I used a ADS1220 with a custom kernel driver (written in C like most people would ) for the Raspberry PI Comedi DAQ system in my Super moon monitor using the 20SPS 20-bits of real data mode.
http://forum.allaboutcircuits.com/threads/super-moon-shine.100322/page-2#post-904573

The ADS1220 code from solar driver was added to a general RPI Comedi DAQ driver that includes support for several other chips like the ADS8330 (16-bit 1MSPS), MCP3x02 ADC and MCP48x2 DAC.
https://github.com/nsaspook/daq_gert/blob/master/daq_gert.c

I ran several FFTs of the raw source+noise data from the ADS1220/Panel system to get a good idea about what type of external data processing I needed to extract the moonlight signal data from the thermal noise of the solar panels under darkness and low light conditions. Managed to post-process the data to the point I could detect airplane lights flying across the sky at night with a solar panel

Some screenshots of that raw data.
Raw signal data chart display example with noise.

Post processed signal example:


sigview:



Tell me more about this:

Selection_002.png
 

Thread Starter

joeyd999

Joined Jun 6, 2011
4,477
But isn't the typical noise of that part about three orders of magnitude higher than what you are seeing?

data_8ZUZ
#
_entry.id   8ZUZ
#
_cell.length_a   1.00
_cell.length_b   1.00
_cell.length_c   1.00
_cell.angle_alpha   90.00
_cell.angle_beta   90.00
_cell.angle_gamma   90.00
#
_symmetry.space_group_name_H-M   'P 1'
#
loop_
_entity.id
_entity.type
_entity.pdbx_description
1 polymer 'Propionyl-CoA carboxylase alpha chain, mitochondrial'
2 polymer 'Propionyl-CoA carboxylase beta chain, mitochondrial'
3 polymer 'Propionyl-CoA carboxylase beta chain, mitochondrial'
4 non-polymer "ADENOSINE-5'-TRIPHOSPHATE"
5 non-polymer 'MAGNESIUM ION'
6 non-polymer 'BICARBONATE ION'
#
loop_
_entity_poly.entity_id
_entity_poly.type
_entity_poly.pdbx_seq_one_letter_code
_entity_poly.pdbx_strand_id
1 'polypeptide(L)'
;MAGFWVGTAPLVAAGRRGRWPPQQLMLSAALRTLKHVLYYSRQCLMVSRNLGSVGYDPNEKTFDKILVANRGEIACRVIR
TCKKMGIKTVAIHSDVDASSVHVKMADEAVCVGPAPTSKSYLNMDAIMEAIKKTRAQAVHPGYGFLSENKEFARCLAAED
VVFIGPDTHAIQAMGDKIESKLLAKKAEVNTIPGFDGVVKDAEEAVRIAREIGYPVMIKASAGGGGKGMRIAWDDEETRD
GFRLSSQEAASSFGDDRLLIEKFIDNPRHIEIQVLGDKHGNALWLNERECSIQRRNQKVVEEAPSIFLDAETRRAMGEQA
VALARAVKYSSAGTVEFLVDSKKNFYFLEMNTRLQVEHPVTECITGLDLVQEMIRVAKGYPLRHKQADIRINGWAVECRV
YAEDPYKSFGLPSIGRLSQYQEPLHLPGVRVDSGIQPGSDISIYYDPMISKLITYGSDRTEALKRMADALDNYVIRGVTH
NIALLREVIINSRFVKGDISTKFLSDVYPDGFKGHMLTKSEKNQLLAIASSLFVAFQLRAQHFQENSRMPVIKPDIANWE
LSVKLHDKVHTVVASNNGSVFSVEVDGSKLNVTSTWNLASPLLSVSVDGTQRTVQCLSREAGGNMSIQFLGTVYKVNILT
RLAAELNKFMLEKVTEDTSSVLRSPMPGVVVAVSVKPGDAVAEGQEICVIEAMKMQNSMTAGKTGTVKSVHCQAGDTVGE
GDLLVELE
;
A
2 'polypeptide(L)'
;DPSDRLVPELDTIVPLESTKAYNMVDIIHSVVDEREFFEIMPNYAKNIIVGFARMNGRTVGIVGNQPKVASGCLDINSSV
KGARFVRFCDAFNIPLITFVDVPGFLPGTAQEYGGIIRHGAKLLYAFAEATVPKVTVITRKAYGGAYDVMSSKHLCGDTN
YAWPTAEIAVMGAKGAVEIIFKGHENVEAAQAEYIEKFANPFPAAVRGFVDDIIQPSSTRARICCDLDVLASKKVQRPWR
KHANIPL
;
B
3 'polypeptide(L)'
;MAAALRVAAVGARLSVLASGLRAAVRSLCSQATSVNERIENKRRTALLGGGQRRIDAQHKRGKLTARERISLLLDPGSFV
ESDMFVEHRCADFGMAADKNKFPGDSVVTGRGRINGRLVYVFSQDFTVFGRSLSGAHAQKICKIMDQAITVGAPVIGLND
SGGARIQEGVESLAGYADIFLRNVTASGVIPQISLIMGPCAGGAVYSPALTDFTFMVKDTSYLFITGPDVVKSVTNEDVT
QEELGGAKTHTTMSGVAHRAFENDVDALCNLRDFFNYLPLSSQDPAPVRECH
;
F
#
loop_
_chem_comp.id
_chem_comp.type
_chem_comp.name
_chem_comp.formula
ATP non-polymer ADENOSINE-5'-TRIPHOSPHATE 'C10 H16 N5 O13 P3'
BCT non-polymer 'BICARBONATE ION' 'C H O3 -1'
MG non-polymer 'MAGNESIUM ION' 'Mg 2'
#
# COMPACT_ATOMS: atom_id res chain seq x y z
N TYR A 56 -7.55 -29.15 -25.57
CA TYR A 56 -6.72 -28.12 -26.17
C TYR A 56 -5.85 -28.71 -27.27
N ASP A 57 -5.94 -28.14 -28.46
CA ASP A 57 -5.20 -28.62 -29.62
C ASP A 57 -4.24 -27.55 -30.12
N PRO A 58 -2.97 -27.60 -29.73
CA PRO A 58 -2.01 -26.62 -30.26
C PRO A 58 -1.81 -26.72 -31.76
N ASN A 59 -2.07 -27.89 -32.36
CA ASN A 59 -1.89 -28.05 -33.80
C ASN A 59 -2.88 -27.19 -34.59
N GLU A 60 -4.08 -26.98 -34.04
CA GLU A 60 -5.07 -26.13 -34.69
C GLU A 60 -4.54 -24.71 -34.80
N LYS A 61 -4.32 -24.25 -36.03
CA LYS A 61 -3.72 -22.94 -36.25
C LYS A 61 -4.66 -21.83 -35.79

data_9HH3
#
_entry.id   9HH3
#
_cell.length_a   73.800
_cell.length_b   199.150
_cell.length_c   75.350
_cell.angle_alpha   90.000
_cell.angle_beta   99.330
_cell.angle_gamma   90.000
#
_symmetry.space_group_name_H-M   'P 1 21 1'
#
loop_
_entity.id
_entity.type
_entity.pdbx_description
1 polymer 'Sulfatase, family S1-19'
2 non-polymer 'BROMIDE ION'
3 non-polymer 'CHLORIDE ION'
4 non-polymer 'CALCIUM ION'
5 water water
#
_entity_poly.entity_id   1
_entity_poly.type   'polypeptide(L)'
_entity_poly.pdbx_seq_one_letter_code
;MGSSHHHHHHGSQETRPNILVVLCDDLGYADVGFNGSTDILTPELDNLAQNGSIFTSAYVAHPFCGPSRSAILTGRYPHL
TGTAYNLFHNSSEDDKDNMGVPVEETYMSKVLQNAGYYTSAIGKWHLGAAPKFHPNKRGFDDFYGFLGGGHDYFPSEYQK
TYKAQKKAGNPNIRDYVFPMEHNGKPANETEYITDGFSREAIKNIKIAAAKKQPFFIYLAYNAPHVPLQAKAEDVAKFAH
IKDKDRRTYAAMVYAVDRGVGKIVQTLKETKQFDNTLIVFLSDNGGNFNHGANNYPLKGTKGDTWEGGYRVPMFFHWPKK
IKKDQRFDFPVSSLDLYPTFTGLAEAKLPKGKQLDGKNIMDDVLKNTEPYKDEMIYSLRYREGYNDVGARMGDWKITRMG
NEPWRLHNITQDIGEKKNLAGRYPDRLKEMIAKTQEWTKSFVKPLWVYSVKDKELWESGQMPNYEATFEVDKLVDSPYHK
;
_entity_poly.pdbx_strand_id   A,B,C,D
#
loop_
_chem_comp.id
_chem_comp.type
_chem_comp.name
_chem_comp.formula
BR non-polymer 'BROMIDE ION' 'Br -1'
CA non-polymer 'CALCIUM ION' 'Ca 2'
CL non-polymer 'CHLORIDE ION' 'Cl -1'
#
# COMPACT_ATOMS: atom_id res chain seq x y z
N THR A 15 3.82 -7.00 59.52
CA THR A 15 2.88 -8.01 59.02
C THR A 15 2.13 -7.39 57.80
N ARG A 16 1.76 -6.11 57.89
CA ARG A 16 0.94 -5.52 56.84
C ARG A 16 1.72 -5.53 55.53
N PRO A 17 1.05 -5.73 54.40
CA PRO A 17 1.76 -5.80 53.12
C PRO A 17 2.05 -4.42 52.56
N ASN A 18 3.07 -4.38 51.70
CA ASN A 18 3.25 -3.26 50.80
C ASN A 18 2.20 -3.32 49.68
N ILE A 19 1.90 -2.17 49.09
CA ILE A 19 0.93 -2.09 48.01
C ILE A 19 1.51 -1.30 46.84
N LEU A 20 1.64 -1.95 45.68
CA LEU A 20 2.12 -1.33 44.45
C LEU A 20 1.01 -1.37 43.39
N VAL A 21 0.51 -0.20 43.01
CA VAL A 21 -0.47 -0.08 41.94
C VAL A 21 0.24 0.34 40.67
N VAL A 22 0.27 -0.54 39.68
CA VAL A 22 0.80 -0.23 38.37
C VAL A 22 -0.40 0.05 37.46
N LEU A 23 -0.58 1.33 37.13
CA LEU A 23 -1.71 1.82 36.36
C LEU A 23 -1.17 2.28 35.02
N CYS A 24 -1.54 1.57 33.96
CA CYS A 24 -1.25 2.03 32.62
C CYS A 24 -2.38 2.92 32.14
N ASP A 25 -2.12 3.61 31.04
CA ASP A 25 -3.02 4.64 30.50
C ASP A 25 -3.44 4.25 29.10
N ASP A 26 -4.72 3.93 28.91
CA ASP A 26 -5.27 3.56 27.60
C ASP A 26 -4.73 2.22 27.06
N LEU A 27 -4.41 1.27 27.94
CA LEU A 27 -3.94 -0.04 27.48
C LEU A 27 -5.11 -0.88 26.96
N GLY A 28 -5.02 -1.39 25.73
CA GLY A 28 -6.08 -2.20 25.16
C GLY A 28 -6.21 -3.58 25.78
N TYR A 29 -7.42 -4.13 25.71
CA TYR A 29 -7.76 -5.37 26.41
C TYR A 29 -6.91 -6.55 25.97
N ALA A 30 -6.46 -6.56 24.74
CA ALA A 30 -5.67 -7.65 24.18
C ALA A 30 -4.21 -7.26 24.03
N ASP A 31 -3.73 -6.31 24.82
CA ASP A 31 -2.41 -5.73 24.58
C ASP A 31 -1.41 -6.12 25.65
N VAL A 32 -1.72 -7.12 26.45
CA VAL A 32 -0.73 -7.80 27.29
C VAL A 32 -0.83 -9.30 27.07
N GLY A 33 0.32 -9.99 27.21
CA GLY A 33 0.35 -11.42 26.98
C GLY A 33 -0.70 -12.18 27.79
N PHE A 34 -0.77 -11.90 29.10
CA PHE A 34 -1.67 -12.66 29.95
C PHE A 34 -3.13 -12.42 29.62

Reference noise is irrelevant. The input voltage is ratiometrically related to the reference. I'll probably eliminate the reference for the final design with, theoretically, no reduction in performance. I'll report back when I've confirmed this.
 

nsaspook

Joined Aug 27, 2009
8,904
No, I mean is that a fft? And is the peak on the left 1/f? And, if so, do you know where it came from?
Yes, that's the FFT of the noisy signal. That noise is a mixture of thermal, shot and 1/f noise mainly from the solar panel PN junctions mixed with similar (but lower levels of) noise from the ADC electronics. 1/f noise is likely the dominant energy in the very low end of the signal spectrum but most of my measurements were in the range of 8-10 hours not several days or weeks. The origins of 1/f in most devices is manufacturing process dependent. The higher the quality and uniformity of semiconductor process the lower the levels of 1/f noise usually.
 
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Thread Starter